October 10, 2010

Math Breakthrough

For some bizarre reason, I forgot that my oldest child will learn anything more happily if she's learning it from a story book.

That applies to math. And in fact, I have a resource book that lists all the children's books that teach a particular math concept, listed by math concept. So, when you know you're going to be doing double digit addition you can look that up and find out if your library has any of the sixty odd children's books that teach double digit addition.

It is a helpful resource.

In my attempt to make math more appealing and fun for my oldest, I gathered a variety of resources. However, the major breakthrough for me and her happened because of A Fair Bear Share. A Fair Bear Share is all about place value. I have struggled to help Miriam understand place value for two years now. Yes, they introduce the topic in kindergarten in all the math curriculum I've seen. Yes, I think that's outrageous. Back to the point--trying to teach Miriam the concept of place value has been like beating my head, and her head, against a brick wall. And yet, I never let up. No wonder she started to dislike math last year.

This year, however, I had already decided that we were going to skip over concepts she didn't get easily and revisit them when she was older. I believe firmly in brain development playing a large role in when children "get" concepts and I was bound and determined to not let a textbook decide when Miriam should or should not learn a concept.

So patterns and place value were totally out. I wasn't going near them with a ten foot pole.

But then I grabbed a bunch of math books from the library to glance through and see if I liked them and Miriam found them. When Miriam sees a book she reads a book. She was reading A Fair Bear Share when school was supposed to start so she begged me to read it to her rather than have to put it away until after school.

So I did. And place value all of sudden clicked for Miriam. By the end of the book.

It was amazing.

And it was language arts week so we weren't even going to do math that day.

After the book, when I could tell Miriam was getting the concept, I grabbed a bunch of cubes that come in sets of ten. I piled some in front of her and asked her what the most efficient way of counting them would be. I gave her hints and she carefully counted them into groups of tens and then one group of ones. Then I asked her to figure out how many there were. She immediately started counting them by ones over again. I stopped her and reminded her that she knew how to count by tens. So she counted the groups of ten by tens, and then counted the three or so in the group of ones. When she realized what she'd done and how fast she'd been able to count all those cubes--you should have seen her face. It was priceless.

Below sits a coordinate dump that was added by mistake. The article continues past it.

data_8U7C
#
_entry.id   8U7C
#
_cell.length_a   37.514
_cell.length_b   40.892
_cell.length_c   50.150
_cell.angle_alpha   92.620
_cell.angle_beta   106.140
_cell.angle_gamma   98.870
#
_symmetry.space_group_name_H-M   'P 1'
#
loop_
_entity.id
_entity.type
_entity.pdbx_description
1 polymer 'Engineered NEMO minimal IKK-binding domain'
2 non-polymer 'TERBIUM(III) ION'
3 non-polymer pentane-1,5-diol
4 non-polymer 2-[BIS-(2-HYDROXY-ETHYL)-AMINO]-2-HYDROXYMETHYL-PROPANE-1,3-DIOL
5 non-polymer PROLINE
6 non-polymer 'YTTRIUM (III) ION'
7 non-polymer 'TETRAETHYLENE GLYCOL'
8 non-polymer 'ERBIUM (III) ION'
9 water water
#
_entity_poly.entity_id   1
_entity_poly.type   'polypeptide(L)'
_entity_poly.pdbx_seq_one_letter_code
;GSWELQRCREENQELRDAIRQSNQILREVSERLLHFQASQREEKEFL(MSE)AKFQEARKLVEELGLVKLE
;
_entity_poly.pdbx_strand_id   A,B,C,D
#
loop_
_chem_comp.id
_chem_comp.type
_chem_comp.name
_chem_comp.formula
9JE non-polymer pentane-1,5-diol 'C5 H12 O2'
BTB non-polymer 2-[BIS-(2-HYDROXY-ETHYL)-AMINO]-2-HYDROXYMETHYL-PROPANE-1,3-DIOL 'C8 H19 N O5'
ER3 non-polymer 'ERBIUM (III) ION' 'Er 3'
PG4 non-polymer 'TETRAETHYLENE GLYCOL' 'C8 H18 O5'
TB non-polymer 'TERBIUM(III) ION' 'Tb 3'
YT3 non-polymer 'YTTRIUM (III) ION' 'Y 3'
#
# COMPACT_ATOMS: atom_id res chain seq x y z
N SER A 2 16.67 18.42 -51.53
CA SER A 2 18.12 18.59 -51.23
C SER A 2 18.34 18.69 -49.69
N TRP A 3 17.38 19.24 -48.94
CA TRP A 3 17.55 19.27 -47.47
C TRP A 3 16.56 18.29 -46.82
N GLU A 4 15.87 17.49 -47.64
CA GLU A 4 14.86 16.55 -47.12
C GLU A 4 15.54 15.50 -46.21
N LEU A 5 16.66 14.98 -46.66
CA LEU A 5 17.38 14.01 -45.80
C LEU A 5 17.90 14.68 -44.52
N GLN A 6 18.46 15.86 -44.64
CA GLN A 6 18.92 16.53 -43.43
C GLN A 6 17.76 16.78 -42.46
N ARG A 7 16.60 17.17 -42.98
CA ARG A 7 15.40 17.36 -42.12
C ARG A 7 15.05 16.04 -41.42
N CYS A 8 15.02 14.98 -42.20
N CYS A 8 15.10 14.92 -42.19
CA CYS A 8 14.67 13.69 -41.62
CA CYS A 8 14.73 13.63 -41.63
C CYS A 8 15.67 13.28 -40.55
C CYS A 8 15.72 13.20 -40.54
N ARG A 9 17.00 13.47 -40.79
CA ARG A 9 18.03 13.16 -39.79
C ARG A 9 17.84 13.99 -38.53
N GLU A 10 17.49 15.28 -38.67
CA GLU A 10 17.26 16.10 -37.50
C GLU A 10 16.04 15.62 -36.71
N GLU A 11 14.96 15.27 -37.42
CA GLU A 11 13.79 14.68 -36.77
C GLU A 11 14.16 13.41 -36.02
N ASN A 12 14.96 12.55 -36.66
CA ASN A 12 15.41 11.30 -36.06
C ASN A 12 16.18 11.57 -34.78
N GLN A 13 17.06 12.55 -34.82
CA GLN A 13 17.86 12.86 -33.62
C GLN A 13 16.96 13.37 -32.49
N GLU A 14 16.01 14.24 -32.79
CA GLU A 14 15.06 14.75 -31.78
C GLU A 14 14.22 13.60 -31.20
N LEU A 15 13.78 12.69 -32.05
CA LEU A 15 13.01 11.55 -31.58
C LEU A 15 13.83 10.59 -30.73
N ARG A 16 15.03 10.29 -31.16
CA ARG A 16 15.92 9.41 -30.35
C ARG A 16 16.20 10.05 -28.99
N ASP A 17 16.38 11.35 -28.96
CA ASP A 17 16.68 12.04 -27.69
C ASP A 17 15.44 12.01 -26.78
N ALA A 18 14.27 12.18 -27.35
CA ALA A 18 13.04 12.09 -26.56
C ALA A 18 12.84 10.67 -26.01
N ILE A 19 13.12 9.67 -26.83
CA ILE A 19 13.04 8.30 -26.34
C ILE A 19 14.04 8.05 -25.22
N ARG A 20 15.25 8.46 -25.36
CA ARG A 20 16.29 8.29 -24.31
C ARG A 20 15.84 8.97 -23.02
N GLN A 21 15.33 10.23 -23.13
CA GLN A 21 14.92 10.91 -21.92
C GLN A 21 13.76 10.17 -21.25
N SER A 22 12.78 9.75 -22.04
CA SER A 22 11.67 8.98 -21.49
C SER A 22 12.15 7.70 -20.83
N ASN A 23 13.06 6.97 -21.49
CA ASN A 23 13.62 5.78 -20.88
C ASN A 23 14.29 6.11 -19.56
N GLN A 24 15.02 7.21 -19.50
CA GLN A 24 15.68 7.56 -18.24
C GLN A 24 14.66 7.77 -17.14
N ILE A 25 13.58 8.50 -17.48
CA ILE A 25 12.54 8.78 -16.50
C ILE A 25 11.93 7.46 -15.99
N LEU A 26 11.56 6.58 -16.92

We practiced that a few more times. Then I got her math book and we flipped through pages and did every single practice problem we could find that had to do with locating numbers in the tens place, or ones place, or hundreds place. We also did all the problems that used base ten squares to have her count things. She got it.

All because she can't help reading books with cute pictures of bears.

Really, it was a little miracle for both of us. A reminder to me that she can get it when she's developmentally ready and it is presented in the right way. A way that matches her and her strengths. And a reminder that there is no need to rush. She'll learn everything she needs to at the right time for her.

A reminder to her that she used to love math.
Here are our other favorite math books so far. One More Bunny has the cutest illustrations. More to the point, it is about adding one. All my children loved it. I had my four year old figure out how many bunnies there would be if you added one before I let the older two say the answer. They nearly burst waiting for Emeline--but it was good practice for all three. Can't emphasize enough how cute the pictures are. I put this on my list of must own just for the picture of the bunny in the swing. You'll know which bunny I mean when you see her.

Quack and Count is about grouping the number 7. So one page will have the duckies in a group of 5 and a group of 2. Another page will have the duckies in a group of 1 and a group of 6. As a little side benefit, there are three little ladybugs hidden on each spread. We had a lot of fun reading this book together and finding the ladybugs.

After we read it, I got out my counting cubes again and Cowen and I practiced making different groups that equaled five. He didn't really get it at first, but was starting to by the end. Miriam already knew this concept, but I drilled her for two days after we read the book on the addition so now she's a pro at 4+3 and 5+2 and 3+4 and 2+5.

Cute book.

Happy math reading.

Hope you are all having your own little learning miracles.

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